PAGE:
Symptoms and Signs of Rheumatoid Arthritis (RA)

Medical Author:
Medically Reviewed on 10/19/2021

Doctor's Notes on Rheumatoid Arthritis (RA)

Rheumatoid arthritis (also termed RA) is a chronic joint disease that also potentially affects internal organs of the body. No matter what organ may be affected by RA, the joints are always affected and may have one or more signs and symptoms like

  • stiffness,
  • inflammation (tender, red, and warm joints that can be swollen),
  • loss of joint range of motion,
  • limping polyarthritis symmetric nodule formation (red bumps that are hard that are found near the joints), and
  • pain in the joints.
  • As the disease progresses, joint function decreases.

General symptoms and signs usually come on gradually and may include

The causes of rheumatoid arthritis are not known. However, most researchers consider abnormal activity of the body's immune system as major cause of this disease. However, risk factors considered by experts include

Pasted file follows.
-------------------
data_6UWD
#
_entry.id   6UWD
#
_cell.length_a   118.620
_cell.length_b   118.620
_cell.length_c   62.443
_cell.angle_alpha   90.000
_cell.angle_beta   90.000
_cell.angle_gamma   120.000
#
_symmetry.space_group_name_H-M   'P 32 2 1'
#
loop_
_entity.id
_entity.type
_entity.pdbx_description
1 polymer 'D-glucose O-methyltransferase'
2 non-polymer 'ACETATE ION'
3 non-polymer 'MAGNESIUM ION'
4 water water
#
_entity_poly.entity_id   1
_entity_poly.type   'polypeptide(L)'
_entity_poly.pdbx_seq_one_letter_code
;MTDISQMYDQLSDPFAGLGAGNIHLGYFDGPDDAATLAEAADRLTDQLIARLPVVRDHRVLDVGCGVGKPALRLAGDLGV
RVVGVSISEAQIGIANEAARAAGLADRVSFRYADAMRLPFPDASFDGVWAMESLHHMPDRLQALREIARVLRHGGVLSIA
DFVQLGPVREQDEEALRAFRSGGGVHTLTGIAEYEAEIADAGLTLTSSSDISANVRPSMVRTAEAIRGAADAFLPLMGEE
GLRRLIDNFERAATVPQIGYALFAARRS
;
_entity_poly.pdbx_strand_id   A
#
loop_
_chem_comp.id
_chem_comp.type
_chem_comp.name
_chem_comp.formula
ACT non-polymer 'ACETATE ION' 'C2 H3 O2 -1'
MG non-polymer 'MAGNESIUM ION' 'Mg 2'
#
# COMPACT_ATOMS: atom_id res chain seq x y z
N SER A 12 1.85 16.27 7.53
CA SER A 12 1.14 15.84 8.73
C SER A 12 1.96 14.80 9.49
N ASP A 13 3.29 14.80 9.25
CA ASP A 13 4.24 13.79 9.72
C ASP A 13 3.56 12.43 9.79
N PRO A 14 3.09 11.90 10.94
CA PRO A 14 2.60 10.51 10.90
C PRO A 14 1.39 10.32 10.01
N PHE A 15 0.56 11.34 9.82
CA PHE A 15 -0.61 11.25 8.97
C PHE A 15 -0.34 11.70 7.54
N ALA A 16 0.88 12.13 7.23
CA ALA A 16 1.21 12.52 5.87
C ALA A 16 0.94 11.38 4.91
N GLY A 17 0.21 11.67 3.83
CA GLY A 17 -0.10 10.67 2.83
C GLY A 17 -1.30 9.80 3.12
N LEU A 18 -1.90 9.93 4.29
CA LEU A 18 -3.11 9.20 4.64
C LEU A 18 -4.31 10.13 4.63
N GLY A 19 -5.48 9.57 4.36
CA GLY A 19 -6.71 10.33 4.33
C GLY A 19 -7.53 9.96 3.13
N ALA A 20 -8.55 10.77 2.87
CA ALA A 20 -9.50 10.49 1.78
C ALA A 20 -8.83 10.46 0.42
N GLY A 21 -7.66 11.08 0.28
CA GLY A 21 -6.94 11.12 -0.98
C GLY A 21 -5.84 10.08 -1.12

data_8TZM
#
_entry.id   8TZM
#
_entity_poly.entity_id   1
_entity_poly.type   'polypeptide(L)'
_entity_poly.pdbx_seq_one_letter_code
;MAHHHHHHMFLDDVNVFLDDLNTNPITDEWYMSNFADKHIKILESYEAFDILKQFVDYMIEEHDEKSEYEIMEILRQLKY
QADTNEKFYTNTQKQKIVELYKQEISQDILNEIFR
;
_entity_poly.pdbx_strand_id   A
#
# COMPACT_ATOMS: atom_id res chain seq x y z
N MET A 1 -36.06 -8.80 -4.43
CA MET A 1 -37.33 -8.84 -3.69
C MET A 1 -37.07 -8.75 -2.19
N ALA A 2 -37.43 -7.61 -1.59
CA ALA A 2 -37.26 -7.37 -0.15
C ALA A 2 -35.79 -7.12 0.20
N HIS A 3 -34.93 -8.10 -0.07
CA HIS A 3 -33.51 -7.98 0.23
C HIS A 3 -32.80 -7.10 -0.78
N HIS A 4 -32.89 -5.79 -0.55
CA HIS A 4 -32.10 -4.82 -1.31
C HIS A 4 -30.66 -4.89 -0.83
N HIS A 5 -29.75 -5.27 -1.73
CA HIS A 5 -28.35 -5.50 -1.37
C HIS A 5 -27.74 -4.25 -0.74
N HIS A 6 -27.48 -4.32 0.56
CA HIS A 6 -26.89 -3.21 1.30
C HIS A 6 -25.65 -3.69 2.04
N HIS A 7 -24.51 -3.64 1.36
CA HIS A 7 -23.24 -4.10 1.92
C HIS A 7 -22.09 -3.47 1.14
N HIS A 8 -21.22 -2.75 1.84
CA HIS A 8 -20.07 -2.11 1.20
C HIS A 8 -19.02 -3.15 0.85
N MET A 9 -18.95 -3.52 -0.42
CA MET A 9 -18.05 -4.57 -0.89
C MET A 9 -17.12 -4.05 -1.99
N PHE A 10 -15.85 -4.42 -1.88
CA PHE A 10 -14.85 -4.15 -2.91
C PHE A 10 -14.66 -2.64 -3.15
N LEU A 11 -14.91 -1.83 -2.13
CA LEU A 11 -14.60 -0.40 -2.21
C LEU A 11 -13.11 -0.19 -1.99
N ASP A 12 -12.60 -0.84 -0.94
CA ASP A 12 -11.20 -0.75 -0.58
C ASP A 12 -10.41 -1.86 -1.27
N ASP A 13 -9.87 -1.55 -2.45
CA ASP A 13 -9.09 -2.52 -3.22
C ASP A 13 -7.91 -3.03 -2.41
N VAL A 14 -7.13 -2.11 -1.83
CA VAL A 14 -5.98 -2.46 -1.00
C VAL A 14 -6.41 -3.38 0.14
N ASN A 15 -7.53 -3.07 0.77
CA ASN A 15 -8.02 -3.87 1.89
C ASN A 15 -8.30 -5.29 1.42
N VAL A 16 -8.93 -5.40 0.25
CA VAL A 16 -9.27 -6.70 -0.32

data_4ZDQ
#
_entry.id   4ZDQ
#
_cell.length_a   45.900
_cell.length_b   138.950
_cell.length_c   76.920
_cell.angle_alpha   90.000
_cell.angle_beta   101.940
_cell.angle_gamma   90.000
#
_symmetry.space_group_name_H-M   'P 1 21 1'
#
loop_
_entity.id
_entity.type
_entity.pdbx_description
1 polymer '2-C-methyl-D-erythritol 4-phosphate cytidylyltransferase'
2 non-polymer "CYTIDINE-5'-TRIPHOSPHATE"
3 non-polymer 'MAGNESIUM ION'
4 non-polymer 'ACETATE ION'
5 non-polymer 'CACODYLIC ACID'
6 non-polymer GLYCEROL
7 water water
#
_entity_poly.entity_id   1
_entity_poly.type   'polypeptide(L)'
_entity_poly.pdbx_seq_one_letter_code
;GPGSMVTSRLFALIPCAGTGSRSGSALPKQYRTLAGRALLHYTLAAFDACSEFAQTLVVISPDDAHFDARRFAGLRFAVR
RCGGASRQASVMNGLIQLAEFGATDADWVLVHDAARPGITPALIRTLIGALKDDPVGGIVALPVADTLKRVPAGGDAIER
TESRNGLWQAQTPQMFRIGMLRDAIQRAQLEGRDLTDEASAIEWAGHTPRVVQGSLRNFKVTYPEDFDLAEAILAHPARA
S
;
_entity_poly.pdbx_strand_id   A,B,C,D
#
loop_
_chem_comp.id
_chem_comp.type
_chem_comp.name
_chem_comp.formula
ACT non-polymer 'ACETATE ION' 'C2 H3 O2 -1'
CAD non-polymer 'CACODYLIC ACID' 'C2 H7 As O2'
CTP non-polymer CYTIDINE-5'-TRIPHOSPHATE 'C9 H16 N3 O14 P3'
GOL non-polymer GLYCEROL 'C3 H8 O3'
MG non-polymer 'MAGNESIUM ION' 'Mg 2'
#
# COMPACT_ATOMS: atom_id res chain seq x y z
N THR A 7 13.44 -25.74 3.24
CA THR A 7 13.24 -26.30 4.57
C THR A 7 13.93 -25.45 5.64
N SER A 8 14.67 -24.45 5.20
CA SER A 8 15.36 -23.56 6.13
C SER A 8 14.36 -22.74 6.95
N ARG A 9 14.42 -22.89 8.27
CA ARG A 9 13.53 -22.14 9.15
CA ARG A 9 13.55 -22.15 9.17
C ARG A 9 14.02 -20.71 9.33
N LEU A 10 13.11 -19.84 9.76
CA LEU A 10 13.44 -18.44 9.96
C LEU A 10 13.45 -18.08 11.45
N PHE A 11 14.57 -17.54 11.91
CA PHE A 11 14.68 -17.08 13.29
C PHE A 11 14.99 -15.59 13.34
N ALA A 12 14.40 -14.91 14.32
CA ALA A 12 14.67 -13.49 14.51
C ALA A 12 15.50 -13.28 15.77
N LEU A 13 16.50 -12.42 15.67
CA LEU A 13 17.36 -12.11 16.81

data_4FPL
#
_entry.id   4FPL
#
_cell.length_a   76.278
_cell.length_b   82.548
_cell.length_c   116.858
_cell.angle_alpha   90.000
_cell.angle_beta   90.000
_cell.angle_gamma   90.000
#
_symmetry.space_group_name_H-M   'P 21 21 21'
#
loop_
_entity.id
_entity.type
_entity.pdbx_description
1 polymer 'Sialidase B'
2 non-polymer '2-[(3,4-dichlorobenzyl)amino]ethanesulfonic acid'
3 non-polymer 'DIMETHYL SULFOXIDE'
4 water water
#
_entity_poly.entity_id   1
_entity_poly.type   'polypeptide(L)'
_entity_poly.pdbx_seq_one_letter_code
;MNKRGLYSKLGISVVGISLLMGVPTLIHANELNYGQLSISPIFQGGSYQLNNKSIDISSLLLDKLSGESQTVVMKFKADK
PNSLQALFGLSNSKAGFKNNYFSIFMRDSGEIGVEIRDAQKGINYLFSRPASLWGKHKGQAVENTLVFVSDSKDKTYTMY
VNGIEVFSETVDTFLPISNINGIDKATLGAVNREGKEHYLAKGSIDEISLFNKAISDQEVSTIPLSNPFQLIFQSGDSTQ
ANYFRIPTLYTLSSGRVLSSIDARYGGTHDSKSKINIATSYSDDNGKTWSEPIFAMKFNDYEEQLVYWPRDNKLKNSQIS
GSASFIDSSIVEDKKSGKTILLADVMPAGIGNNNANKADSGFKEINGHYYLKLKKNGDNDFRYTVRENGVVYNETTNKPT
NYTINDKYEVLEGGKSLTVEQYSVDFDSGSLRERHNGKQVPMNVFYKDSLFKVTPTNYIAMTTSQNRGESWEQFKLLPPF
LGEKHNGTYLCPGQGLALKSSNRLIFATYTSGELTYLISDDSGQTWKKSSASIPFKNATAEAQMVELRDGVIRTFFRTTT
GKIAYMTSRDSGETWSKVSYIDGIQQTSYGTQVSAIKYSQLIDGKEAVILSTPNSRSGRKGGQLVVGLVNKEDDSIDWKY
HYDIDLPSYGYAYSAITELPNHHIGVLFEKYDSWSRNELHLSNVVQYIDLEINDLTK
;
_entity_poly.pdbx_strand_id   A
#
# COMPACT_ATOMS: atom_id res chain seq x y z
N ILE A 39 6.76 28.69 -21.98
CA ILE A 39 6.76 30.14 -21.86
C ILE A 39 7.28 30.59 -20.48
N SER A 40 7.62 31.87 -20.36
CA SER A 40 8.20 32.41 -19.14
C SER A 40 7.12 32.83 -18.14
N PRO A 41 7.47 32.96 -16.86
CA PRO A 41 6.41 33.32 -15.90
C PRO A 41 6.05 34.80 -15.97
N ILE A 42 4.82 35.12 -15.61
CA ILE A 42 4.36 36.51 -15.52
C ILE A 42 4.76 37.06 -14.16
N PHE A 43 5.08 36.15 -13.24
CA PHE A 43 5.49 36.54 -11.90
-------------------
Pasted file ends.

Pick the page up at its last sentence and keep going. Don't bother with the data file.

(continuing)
• genetics,
  • hormones,
  • possible infections by bacteria and/or viruses,
  • tobacco smoking,
  • silica exposure, and
  • gum disease as possible triggers for this disease.
  • It is theorized that altered levels of gut bacteria may also play a role in rheumatoid arthritis development.

These risk factors that occur in other organs can precede RA development.

What Are the Treatments for Rheumatoid Arthritis?

There is no cure for rheumatoid arthritis (RA). The best outcomes are with treatments begun early in the disease; medications are recommended by the severity and length of time you have had RA. Medical treatments may include the following with examples:

RA surgery is used to help improve or restore joint function and reduce pain. The procedures include the following:

  • Synovectomy: removal of inflamed joint lining
  • Tendon repairs
  • Fusion of joint: stabilize or realign joints
  • Total joint replacement: insert of a prosthetic joint

Depending on your condition, your doctors may recommend physical and/or occupational therapy.

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REFERENCE:

Kasper, D.L., et al., eds. Harrison's Principles of Internal Medicine, 19th Ed. United States: McGraw-Hill Education, 2015.